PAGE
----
After Starling leaves, Lecter reminisces on the past, recalling a conversation with Benjamin Raspail. Raspail, during that therapy session, explained Klaus's death at the hands of Raspail's jealous former lover, Jame Gumb, who then used Klaus's skin to make an apron. Raspail also revealed that Gumb had an epiphany upon watching a moth hatch. Lecter's pleasant ruminations are interrupted when Chilton steps in. A listening device allowed him to record Starling's conversation, and Chilton has found out that Crawford's deal is a lie. He offers one of his own: If Lecter reveals Buffalo Bill's identity, he will indeed get a transfer to another asylum, but only if Chilton gets credit for getting the information from him. Lecter insists that he'll only give the information to Senator Martin in person, in Tennessee. Chilton agrees. Unknown to Chilton, Lecter has previously hidden under his tongue a paperclip and some parts of a pen, both of which were mistakenly given to by untrained orderlies during his stay at the asylum. He later fashions the pen pieces and paperclip into an improvised lockpick, which he would later use to pick his handcuff locks.

In Tennessee, Lecter toys with Senator Martin briefly, enjoying the woman's anguish, but eventually gives her some information about Buffalo Bill: his name is William "Billy" Rubin, and he has suffered from elephant ivory anthrax, a knifemaker's disease. He also provides an accurate physical description. The information is a red herring: bilirubin is a pigment in human bile and a chief coloring agent in human excrement, which the forensic lab compare to the color of Chilton's hair.

Shortly after this, Lecter manages to escape by killing off his captors and eviscerating them, using the face of one as a mask to fool paramedics. Starling continues her search for Buffalo Bill, eventually tracking him down.

  bostonwendym | Mar 3, 2016 |
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Author nameRoleType of authorWork?Status
Harris, Thomasprimary authorall editionsconfirmed
Rambelli, RobertaTranslatorsecondary authorsome editionsconfirmed
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If after the manner of men I have fought with beasts at Ephesus, what advantageth it me, if the dead rise not?
—1 Corinthians
Need I look upon a death's head in a ring, that have one in my face?
— John Donne, "Devotions"
To the memory of my father.
First words
Behavioral Science, the FBI section that deals with serial murder, is on the bottom floor of the Academy building at Quantico, half-buried in the earth.
A census taker tried to quantify me once. I ate his liver with some fava beans and a big Amarone.
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(Click to show. Warning: May contain spoilers.)
Disambiguation notice
WorldCat has ISBN 9024542871 for both Lelijk eendje [The Ugly Duckling] by Iris Johansen AND De schreeuw van het lam [The Silence of the Lambs] by Thomas Harris.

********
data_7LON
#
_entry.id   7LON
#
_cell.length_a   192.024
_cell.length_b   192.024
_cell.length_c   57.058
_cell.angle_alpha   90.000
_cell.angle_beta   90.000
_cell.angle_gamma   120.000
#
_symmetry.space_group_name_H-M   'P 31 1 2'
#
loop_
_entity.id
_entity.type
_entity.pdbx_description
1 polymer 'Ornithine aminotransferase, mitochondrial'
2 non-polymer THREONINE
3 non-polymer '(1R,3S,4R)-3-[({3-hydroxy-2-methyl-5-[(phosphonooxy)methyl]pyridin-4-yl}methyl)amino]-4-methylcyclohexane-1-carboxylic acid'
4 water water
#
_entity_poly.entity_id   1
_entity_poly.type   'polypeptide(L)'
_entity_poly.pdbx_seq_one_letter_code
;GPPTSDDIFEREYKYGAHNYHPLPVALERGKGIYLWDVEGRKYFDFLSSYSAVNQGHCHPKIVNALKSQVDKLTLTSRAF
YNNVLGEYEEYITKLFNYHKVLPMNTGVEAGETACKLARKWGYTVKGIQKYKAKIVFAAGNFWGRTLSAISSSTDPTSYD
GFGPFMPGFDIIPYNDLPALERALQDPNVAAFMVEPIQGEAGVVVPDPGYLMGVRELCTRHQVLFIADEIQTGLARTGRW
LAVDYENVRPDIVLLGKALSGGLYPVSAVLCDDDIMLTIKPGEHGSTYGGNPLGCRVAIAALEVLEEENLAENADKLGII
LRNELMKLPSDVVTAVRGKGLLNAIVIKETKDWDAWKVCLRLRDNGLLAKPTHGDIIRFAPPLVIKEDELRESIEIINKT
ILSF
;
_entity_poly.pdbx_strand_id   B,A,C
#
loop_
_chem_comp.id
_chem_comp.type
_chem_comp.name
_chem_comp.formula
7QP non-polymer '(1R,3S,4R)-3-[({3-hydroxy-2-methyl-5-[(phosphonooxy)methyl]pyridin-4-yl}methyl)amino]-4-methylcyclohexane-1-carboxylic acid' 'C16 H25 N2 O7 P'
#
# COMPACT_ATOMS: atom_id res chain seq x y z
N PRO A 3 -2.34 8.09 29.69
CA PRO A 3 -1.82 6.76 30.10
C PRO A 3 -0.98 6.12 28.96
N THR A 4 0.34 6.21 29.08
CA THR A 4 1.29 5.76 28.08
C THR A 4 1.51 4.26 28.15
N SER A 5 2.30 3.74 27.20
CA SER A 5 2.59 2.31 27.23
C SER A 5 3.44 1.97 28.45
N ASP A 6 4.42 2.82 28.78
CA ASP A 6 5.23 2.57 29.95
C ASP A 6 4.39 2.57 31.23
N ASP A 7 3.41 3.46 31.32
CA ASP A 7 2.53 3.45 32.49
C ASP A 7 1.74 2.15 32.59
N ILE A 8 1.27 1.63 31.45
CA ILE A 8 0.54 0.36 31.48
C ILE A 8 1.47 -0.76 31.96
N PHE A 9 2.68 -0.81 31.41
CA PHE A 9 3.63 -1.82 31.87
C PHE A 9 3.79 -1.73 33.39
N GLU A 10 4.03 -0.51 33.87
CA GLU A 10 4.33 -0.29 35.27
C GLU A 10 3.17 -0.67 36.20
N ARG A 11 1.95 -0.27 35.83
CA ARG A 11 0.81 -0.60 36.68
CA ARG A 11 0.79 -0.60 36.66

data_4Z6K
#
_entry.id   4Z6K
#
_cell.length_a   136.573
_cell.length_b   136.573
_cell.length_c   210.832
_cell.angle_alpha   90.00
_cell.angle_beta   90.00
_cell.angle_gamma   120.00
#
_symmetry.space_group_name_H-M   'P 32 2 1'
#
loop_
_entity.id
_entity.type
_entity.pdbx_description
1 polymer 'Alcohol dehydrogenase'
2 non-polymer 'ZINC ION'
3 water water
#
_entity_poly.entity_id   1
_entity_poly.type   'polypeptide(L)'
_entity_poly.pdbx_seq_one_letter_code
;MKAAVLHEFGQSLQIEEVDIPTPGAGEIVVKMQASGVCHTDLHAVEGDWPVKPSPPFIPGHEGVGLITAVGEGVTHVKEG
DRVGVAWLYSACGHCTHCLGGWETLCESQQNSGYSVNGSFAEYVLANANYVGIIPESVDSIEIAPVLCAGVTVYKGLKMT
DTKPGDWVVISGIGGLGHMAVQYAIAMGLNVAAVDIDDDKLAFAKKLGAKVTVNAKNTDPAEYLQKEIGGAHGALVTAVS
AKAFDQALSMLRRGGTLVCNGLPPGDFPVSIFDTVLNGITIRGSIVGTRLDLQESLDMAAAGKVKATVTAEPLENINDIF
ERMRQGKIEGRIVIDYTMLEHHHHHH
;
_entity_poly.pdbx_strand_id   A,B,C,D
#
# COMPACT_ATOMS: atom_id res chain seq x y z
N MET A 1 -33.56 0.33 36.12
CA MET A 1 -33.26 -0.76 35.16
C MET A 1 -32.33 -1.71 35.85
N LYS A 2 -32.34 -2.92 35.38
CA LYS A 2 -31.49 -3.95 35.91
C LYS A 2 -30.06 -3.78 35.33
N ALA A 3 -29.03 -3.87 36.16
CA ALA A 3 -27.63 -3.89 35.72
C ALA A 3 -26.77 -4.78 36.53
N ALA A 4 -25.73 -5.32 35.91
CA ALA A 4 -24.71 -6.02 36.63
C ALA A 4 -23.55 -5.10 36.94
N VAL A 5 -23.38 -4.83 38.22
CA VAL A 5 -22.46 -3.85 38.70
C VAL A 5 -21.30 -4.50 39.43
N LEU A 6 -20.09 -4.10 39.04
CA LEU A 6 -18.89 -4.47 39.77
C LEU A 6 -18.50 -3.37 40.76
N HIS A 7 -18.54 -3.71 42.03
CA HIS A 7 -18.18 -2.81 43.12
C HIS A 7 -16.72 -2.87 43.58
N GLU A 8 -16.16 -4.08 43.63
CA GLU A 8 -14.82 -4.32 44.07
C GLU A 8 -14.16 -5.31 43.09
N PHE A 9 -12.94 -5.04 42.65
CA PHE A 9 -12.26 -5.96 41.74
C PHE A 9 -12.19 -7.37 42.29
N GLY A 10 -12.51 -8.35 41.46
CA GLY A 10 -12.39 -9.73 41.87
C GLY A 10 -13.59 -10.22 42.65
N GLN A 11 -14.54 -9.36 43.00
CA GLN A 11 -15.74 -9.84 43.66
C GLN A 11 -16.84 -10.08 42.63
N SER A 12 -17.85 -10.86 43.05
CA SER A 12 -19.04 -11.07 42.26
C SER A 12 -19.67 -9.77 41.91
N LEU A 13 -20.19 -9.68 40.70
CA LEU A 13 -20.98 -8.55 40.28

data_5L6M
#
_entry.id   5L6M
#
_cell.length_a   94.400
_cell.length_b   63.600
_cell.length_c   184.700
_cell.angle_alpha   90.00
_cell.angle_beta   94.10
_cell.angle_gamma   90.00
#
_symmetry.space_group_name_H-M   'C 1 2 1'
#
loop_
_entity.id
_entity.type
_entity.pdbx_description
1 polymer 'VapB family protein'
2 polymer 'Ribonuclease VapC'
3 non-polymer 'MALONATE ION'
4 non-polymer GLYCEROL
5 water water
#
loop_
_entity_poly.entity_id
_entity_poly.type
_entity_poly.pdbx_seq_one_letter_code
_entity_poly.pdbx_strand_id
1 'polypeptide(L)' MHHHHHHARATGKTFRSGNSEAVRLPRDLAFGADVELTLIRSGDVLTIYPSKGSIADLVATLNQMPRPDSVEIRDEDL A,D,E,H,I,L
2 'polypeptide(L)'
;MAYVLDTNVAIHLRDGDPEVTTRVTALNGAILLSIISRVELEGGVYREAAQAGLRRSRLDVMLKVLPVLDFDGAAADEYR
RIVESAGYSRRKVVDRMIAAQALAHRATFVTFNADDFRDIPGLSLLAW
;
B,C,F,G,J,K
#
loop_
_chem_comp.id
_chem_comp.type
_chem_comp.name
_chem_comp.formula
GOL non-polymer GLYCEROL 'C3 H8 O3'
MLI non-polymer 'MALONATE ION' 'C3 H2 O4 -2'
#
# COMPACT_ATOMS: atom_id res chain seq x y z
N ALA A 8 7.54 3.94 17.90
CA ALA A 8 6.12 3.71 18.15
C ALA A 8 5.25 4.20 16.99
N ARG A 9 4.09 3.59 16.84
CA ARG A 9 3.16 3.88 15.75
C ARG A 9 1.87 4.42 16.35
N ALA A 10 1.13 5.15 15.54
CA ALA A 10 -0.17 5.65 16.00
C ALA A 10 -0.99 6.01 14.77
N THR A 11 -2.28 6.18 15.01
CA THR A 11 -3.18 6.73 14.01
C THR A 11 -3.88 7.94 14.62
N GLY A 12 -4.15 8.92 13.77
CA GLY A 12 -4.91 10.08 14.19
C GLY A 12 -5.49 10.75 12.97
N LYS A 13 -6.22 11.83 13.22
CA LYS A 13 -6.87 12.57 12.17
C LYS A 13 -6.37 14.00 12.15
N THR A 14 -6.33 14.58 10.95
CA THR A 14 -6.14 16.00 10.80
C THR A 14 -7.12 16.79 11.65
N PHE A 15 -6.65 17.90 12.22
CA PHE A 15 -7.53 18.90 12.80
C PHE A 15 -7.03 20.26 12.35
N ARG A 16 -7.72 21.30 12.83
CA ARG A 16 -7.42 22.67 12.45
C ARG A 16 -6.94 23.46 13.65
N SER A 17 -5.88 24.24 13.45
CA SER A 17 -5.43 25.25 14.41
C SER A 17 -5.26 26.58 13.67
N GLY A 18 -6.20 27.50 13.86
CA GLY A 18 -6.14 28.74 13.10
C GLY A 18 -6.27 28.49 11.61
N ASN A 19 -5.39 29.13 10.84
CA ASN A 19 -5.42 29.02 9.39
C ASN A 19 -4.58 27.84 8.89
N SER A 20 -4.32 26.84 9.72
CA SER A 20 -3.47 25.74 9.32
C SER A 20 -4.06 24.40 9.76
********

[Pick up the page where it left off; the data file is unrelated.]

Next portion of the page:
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Book description
A young FBI trainee. An evil genius locked away for unspeakable crimes. A plunge into the darkest chambers of a psychopath's mind-- in the deadly search for a serial killer...
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Amazon.com Amazon.com Review (ISBN 0312924585, Mass Market Paperback)

The Silence of the Lambs, by Thomas Harris, is even better than the successful movie. Like his earlier Red Dragon, the book takes us inside the world of professional criminal investigation. All the elements of a well-executed thriller are working here--driving suspense, compelling characters, inside information, publicity-hungry bureaucrats thwarting the search, and the clock ticking relentlessly down toward the death of another young woman. What enriches this well-told tale is the opportunity to live inside the minds of both the crime fighters and the criminals as each struggles in a prison of pain and seeks, sometimes violently, relief.

Clarice Starling, a precociously self-disciplined FBI trainee, is dispatched by her boss, Section Chief Jack Crawford, the FBI's most successful tracker of serial killers, to see whether she can learn anything useful from Dr. Hannibal Lecter. Lecter's a gifted psychopath whose nickname is "The Cannibal" because he likes to eat parts of his victims. Isolated by his crimes from all physical contact with the human race, he plays an enigmatic game of "Clue" with Starling, providing her with snippets of data that, if she is smart enough, will lead her to the criminal. Undaunted, she goes where the data takes her. As the tension mounts and the bureaucracy thwarts Starling at every turn, Crawford tells her, "Keep the information and freeze the feelings." Insulted, betrayed, and humiliated, Starling struggles to focus. If she can understand Lecter's final, ambiguous scrawl, she can find the killer. But can she figure it out in time? --Barbara Schlieper

(retrieved from Amazon Thu, 12 Mar 2015 18:19:35 -0400)

(see all 10 descriptions)

FBI Academy trainee Clarice Starling hopes that Dr. Hannibal Lecter, a criminally insane psychiatrist imprisoned in a Boston hospital, can lead her to the serial killer known only as Buffalo Bill.